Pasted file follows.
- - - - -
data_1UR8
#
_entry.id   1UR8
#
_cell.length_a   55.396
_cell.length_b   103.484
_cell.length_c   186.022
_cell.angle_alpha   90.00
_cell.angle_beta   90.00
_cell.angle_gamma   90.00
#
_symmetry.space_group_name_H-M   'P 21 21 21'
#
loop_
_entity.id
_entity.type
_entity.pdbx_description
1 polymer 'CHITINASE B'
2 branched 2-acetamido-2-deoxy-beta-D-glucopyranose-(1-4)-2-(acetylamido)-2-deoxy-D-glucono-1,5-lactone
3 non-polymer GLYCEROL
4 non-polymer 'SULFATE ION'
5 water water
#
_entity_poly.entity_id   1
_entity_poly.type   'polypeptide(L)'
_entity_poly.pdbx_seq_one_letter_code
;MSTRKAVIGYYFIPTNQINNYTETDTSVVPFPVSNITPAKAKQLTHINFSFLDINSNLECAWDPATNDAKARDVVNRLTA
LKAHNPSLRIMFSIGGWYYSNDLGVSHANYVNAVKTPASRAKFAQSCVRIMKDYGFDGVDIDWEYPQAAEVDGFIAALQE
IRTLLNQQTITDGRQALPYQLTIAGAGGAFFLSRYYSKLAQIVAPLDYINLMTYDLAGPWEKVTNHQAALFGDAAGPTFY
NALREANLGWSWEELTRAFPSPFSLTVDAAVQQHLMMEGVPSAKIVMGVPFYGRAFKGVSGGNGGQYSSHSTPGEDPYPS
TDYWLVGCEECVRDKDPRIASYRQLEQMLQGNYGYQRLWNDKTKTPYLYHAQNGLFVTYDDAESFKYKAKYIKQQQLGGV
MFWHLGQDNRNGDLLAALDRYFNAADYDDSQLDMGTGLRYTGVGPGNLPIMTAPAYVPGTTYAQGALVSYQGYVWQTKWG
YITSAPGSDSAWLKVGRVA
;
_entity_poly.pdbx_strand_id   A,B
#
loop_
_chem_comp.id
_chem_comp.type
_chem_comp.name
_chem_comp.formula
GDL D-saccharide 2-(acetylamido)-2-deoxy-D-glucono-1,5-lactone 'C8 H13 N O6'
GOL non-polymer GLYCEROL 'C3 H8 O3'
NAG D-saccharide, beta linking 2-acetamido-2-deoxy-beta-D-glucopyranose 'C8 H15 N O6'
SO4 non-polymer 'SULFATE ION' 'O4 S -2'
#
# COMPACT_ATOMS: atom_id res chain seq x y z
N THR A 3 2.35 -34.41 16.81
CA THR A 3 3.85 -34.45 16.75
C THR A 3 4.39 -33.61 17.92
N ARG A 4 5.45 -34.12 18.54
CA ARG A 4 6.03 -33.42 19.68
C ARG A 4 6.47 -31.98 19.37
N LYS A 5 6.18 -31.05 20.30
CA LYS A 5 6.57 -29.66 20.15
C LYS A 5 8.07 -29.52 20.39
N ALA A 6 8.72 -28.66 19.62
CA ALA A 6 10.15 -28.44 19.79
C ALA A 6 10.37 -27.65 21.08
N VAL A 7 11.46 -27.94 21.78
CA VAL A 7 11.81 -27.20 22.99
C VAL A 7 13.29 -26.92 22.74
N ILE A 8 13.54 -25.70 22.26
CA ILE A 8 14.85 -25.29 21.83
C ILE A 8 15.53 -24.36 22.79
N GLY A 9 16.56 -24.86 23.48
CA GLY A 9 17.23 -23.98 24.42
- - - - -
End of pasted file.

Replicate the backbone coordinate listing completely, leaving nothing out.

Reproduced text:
data_1UR8
#
_entry.id   1UR8
#
_cell.length_a   55.396
_cell.length_b   103.484
_cell.length_c   186.022
_cell.angle_alpha   90.00
_cell.angle_beta   90.00
_cell.angle_gamma   90.00
#
_symmetry.space_group_name_H-M   'P 21 21 21'
#
loop_
_entity.id
_entity.type
_entity.pdbx_description
1 polymer 'CHITINASE B'
2 branched 2-acetamido-2-deoxy-beta-D-glucopyranose-(1-4)-2-(acetylamido)-2-deoxy-D-glucono-1,5-lactone
3 non-polymer GLYCEROL
4 non-polymer 'SULFATE ION'
5 water water
#
_entity_poly.entity_id   1
_entity_poly.type   'polypeptide(L)'
_entity_poly.pdbx_seq_one_letter_code
;MSTRKAVIGYYFIPTNQINNYTETDTSVVPFPVSNITPAKAKQLTHINFSFLDINSNLECAWDPATNDAKARDVVNRLTA
LKAHNPSLRIMFSIGGWYYSNDLGVSHANYVNAVKTPASRAKFAQSCVRIMKDYGFDGVDIDWEYPQAAEVDGFIAALQE
IRTLLNQQTITDGRQALPYQLTIAGAGGAFFLSRYYSKLAQIVAPLDYINLMTYDLAGPWEKVTNHQAALFGDAAGPTFY
NALREANLGWSWEELTRAFPSPFSLTVDAAVQQHLMMEGVPSAKIVMGVPFYGRAFKGVSGGNGGQYSSHSTPGEDPYPS
TDYWLVGCEECVRDKDPRIASYRQLEQMLQGNYGYQRLWNDKTKTPYLYHAQNGLFVTYDDAESFKYKAKYIKQQQLGGV
MFWHLGQDNRNGDLLAALDRYFNAADYDDSQLDMGTGLRYTGVGPGNLPIMTAPAYVPGTTYAQGALVSYQGYVWQTKWG
YITSAPGSDSAWLKVGRVA
;
_entity_poly.pdbx_strand_id   A,B
#
loop_
_chem_comp.id
_chem_comp.type
_chem_comp.name
_chem_comp.formula
GDL D-saccharide 2-(acetylamido)-2-deoxy-D-glucono-1,5-lactone 'C8 H13 N O6'
GOL non-polymer GLYCEROL 'C3 H8 O3'
NAG D-saccharide, beta linking 2-acetamido-2-deoxy-beta-D-glucopyranose 'C8 H15 N O6'
SO4 non-polymer 'SULFATE ION' 'O4 S -2'
#
# COMPACT_ATOMS: atom_id res chain seq x y z
N THR A 3 2.35 -34.41 16.81
CA THR A 3 3.85 -34.45 16.75
C THR A 3 4.39 -33.61 17.92
N ARG A 4 5.45 -34.12 18.54
CA ARG A 4 6.03 -33.42 19.68
C ARG A 4 6.47 -31.98 19.37
N LYS A 5 6.18 -31.05 20.30
CA LYS A 5 6.57 -29.66 20.15
C LYS A 5 8.07 -29.52 20.39
N ALA A 6 8.72 -28.66 19.62
CA ALA A 6 10.15 -28.44 19.79
C ALA A 6 10.37 -27.65 21.08
N VAL A 7 11.46 -27.94 21.78
CA VAL A 7 11.81 -27.20 22.99
C VAL A 7 13.29 -26.92 22.74
N ILE A 8 13.54 -25.70 22.26
CA ILE A 8 14.85 -25.29 21.83
C ILE A 8 15.53 -24.36 22.79
N GLY A 9 16.56 -24.86 23.48
CA GLY A 9 17.23 -23.98 24.42